to is the intention of the State to maintain a multicultural
society to the exclusion and suppression of all other societies.
other words, it is not the job of government to declare that a
multicultural society is the best form of society. Assuredly,
it is the job of this government to ensure that whatever
trends are emerging in society as regards religious belief are
not actively or passively hindered insofar that they do not affect
the liberty of others.
way of example, if the majority of British citizens decided to
practise the philosophy of Zoroaster and intend to vote into power
those who would enshrine its laws, should the State interfere?
If the Christians and Jews were still allowed to practise their
religion, then what is that to the State?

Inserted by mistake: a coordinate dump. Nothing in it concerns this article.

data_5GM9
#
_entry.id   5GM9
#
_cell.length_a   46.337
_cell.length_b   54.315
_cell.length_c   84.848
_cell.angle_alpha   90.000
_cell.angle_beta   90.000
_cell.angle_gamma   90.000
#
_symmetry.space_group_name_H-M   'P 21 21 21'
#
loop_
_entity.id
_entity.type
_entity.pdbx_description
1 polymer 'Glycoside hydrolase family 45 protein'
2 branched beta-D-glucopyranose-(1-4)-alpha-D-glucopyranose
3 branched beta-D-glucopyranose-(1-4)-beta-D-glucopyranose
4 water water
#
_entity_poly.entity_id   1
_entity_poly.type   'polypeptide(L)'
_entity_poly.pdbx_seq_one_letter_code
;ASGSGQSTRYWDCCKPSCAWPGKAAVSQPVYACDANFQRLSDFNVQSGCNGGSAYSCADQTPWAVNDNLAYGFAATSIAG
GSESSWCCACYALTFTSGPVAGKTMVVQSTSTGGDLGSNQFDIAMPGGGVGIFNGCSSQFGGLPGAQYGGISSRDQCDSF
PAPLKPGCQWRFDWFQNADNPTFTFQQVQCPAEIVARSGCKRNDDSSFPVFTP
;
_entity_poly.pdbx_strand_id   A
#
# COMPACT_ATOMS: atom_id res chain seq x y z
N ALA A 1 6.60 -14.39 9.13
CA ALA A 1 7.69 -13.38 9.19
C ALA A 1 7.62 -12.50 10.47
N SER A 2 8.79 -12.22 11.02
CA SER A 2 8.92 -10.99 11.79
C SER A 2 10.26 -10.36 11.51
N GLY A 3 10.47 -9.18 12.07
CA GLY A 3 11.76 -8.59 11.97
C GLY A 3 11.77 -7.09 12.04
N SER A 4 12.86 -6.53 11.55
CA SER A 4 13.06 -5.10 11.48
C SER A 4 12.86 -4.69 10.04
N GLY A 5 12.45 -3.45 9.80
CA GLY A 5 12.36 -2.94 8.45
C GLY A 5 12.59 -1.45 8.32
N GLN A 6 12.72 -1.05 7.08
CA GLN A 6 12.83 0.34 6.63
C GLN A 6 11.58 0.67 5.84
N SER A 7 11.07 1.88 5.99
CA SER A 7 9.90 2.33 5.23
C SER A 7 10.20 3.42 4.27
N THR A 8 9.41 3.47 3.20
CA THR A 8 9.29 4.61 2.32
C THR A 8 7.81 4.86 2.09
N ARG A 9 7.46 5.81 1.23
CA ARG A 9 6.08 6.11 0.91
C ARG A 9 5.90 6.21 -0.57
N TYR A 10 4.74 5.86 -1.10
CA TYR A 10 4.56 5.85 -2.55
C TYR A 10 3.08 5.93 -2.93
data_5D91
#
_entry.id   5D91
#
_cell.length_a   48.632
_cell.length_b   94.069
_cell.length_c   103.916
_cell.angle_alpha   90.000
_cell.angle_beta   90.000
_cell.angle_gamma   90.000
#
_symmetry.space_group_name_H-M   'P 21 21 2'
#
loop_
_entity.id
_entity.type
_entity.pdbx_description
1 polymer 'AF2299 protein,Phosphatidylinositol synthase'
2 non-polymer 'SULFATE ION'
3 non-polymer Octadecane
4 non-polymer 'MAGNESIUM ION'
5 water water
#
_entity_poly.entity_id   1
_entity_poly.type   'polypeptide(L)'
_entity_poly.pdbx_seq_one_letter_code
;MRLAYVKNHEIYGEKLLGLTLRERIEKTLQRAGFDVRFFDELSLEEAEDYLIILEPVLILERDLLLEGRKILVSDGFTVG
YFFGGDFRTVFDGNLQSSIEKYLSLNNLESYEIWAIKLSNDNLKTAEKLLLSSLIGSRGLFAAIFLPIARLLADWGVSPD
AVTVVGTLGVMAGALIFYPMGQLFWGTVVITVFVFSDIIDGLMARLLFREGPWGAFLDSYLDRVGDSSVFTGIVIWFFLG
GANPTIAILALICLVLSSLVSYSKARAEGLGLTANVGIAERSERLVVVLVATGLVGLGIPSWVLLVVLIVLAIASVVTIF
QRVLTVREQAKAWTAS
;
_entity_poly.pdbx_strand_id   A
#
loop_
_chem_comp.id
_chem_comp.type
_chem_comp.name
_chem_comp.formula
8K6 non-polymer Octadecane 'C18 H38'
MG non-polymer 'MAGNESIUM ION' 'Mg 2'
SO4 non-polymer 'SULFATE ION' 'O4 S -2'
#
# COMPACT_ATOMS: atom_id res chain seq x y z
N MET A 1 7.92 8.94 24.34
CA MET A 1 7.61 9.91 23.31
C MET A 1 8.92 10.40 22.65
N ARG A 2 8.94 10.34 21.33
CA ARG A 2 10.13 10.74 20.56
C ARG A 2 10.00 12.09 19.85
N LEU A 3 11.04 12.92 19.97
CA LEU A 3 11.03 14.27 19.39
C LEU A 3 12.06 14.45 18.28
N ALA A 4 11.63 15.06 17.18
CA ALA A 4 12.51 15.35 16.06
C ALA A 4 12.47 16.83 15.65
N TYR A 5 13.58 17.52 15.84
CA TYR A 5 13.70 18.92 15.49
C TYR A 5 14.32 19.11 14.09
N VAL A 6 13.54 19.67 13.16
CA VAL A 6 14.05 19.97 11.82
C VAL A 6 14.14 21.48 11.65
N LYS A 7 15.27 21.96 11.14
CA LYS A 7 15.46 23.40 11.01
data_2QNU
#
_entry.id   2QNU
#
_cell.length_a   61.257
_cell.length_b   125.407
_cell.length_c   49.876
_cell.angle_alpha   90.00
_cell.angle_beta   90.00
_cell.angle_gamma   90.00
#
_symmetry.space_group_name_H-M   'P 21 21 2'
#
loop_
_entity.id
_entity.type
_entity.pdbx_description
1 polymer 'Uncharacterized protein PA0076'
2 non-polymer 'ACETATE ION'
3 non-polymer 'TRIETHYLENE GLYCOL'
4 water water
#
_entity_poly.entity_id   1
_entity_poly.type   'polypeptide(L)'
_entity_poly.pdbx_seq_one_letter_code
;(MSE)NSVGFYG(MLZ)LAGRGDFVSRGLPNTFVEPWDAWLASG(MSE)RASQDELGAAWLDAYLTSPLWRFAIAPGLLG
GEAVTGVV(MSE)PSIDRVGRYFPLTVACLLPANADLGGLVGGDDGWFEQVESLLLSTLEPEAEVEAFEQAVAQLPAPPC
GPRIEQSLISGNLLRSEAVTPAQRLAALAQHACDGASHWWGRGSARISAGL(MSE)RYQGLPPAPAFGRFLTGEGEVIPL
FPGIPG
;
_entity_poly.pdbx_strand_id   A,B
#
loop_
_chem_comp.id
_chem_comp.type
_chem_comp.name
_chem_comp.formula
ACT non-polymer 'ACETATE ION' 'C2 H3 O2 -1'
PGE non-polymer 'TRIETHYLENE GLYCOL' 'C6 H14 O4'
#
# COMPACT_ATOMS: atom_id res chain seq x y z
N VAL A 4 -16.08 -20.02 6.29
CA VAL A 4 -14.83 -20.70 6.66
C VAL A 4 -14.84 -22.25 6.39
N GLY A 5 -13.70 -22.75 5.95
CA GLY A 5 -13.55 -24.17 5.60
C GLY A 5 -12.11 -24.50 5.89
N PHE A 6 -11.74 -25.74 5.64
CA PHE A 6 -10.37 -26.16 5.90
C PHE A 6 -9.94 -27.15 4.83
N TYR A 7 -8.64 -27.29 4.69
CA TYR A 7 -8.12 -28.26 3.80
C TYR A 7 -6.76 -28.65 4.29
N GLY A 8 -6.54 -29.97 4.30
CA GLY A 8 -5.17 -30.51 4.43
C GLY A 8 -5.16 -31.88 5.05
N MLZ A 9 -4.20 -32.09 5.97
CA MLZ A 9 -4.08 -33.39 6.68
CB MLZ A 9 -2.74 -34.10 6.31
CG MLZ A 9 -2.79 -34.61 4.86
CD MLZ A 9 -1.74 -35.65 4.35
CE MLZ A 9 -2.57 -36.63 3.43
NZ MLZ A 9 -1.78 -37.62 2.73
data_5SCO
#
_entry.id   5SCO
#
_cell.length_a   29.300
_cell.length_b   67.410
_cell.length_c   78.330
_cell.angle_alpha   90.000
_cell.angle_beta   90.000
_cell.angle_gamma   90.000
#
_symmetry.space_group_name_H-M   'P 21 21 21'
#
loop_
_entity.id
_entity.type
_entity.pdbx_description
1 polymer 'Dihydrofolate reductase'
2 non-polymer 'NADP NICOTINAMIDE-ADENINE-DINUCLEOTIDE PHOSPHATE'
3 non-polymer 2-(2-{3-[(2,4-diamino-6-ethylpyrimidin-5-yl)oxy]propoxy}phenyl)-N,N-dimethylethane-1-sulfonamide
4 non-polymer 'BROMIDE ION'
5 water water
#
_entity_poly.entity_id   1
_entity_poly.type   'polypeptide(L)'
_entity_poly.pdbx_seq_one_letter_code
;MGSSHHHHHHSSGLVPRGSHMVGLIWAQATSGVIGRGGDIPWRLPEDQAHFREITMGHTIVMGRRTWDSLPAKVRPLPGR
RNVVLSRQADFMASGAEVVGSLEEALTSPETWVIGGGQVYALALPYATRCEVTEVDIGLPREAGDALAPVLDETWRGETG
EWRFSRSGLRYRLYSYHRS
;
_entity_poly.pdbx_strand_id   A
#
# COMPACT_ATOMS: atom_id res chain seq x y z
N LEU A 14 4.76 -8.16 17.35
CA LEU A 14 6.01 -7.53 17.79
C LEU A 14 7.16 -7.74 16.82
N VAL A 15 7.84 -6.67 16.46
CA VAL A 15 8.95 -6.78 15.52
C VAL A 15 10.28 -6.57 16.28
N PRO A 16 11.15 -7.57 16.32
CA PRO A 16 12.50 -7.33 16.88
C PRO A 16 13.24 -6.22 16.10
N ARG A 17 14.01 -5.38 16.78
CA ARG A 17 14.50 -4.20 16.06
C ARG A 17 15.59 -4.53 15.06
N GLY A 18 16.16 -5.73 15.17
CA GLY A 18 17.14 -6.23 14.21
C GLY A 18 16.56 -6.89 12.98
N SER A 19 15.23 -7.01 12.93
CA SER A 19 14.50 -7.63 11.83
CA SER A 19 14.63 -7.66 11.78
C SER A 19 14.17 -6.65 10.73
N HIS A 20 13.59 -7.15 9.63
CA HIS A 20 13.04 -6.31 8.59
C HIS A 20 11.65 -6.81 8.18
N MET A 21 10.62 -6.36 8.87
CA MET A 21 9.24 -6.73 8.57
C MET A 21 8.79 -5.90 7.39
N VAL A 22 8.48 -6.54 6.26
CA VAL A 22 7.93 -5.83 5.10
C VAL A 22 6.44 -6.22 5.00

is it a concern of the State that one religious body gains an
advantage over others? Does not the established Anglican Church
have such an advantage already? Does not the Roman Catholic Church
have State-funded schools but Muslims and Hindus do not? How do
these current advantages threaten multicultural Britain? Nothing
that is apparent to me.
not a few politicians have expressed their fear of the likes of
tele-evangelist Benny Hinn being imported to Britain. Well, the
Benny Hill show may be exported to America, but not the Benny
Hinn show in the opposite direction!
I venture to suggest one reason for this inconsistent behaviour
towards the UCB? A culture that is a fluctuating hive of activity
as regards belief is potentially more prone to instability than
a mono-belief society. One may argue that its dynamism offers
a marketplace of choice in a society’s progress through civilisation
and that is true.
like the individual consumer who decides on one consumable item
from an array of choices, so society has the right if it so chooses
to select one item from a volatile array and settle upon it for
a period of time. If the chosen product proves to grow stale after
a while, then society may settle upon another choice. And is this